A new study conducted by researchers at the University of Rochester reassesses the benefits and drawbacks of eating fish during pregnancy. The new findings reveal that Omega-3 fatty acids offset the toxicity of mercury in oceanic fish.
The new research revealed that pregnant women who ate large amounts of fish during their pregnancy gave birth to healthier babies than pregnant women who had their bodies stuffed with Omega-6, a harmful fatty acid found mainly in meats and cooking oil.
The new findings are based on data gathered by a three-decade survey in the Seychelles, the islands in the Indian Ocean, where pregnant women usually eat up to 12 servings of fish per week. About 1,500 women and their children were surveyed
“They eat a lot of fish, historically about 12 fish meals a week, and their mercury exposure from fish is about 10 times higher than that of average Americans. We have not found any association between these exposures to mercury and developmental outcomes,”
explained Edwin van Wijngaarden, study co-author and Associate Professor of Public Health Sciences at the University of Rochester, N.Y.
Researchers also noticed that the Omega-3 fatty acids found in oceanic fish may protect brain tissue from the damage mercury may do to it. They also found that newborns had development problems due associated with mercury ingestion whenever their mothers had low levels of Omega-3, but high levels of Omega-6.
Study authors explained that the phenomenon may be linked to Omega-3 benefits found in fish oil that offset the toxicity of mercury. The study also revealed that a generous Omega-3 intake was linked to a better language development and communication skills in newborns.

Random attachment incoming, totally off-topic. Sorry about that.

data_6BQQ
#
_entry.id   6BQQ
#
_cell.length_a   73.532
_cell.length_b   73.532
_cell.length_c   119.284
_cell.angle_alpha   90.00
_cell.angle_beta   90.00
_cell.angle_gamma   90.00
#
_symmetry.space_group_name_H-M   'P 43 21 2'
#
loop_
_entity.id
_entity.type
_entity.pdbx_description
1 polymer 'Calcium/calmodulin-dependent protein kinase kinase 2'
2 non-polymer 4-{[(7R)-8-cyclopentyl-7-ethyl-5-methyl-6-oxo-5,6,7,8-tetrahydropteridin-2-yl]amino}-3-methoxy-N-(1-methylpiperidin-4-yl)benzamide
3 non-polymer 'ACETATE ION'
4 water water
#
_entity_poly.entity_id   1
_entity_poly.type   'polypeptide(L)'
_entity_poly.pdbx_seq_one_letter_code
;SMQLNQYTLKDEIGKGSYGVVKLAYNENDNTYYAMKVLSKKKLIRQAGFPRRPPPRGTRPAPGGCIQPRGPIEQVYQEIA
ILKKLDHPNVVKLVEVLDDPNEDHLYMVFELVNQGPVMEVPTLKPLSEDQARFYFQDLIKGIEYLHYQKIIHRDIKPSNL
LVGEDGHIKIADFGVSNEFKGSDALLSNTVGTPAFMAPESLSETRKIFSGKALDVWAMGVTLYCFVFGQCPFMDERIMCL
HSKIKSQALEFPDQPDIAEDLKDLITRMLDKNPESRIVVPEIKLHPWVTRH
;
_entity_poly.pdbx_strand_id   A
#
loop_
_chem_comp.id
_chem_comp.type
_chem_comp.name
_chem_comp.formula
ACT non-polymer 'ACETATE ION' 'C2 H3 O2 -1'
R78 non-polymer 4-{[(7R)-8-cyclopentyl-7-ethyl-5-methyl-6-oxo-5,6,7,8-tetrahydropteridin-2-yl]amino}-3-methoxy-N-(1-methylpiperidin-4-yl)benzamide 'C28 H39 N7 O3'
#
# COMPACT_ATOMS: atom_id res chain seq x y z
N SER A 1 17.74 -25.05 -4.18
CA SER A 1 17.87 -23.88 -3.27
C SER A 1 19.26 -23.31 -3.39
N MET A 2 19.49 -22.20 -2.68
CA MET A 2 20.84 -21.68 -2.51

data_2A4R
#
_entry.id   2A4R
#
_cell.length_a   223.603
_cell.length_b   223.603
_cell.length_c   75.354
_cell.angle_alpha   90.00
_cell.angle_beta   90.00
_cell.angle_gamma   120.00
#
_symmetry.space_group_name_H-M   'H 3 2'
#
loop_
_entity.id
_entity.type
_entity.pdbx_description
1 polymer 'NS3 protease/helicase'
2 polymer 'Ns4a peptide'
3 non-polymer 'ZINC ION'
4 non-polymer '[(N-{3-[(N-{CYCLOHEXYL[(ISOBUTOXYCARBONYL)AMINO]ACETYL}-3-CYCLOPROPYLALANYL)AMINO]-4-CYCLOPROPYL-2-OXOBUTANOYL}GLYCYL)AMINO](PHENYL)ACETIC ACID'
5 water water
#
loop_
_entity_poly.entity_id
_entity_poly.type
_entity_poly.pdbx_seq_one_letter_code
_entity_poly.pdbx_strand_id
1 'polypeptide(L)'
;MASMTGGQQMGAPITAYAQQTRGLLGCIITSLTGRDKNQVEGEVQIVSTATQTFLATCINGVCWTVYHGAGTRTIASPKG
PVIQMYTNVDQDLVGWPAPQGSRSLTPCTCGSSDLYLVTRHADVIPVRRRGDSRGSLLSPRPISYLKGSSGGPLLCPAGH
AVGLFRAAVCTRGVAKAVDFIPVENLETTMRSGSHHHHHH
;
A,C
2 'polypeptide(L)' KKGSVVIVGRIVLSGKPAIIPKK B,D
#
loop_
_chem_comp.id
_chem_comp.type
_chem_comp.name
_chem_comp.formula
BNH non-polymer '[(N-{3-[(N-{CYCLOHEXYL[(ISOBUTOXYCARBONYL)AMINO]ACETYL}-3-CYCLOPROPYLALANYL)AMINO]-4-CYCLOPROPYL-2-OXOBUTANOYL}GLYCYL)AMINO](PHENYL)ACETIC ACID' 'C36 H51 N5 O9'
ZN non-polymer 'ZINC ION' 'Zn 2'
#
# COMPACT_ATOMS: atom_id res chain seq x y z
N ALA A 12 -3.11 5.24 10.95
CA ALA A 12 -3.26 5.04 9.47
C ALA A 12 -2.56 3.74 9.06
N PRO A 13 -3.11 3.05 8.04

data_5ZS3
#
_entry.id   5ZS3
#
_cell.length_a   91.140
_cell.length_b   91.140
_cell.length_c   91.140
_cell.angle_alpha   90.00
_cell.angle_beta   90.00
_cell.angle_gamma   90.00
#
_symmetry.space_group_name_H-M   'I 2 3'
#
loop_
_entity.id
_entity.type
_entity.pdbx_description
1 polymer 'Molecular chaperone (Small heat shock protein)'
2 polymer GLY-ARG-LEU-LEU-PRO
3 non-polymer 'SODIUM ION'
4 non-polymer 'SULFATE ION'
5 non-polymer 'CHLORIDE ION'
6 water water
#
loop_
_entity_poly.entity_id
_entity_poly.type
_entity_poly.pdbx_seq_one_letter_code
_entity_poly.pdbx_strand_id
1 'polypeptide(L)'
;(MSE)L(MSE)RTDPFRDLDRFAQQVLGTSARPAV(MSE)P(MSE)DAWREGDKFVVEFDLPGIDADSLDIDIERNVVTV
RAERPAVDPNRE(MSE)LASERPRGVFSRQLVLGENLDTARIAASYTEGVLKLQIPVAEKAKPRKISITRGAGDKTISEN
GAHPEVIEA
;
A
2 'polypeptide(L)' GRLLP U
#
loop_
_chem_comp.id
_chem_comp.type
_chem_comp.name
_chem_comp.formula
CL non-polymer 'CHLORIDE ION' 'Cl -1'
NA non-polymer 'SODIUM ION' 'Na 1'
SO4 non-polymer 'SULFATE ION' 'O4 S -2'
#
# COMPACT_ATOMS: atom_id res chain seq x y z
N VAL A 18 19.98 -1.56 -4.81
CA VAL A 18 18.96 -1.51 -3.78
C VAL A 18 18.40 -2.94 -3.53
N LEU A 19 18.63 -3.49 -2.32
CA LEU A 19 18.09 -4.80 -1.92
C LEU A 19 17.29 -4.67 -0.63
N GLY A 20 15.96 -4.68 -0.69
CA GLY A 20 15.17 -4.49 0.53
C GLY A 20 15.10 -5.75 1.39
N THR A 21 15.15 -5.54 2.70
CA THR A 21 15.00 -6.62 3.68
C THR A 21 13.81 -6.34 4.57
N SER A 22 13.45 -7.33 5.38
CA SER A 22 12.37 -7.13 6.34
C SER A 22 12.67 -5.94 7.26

However, for decades health experts recommended that expectant mothers should refrain from fish because of high levels of mercury in it. Even the U.S. Food and Drug Administration’s guidelines recommended a maximum two servings of fish per week.
But last summer, FDA announced that it planned to update the guidelines and recommend pregnant women eat low-mercury fish at least 2-3 times per week. Among the safe fish, FDA mentions canned light tuna, salmon, pollock, catfish and shrimp.
Dr. Laura Riley from the Massachusetts General Hospital in Boston’s department of labor and delivery said that the new study didn’t convince her.
“More study needs to be done before you can convince me that the fish is actually protective. I want to see the data,”
But Dr. van Wijngaarden has explained why his research showed fish was beneficial for both mothers and unborn children. Mercury is toxic for the human body because it induces oxidation and thus inflammatory processes. However, Omega-3 fatty acids in fish oil reduce the level of inflammation of a mother and offset the bad effects mercury may have on her child, Dr. van Wijngaarden concluded.
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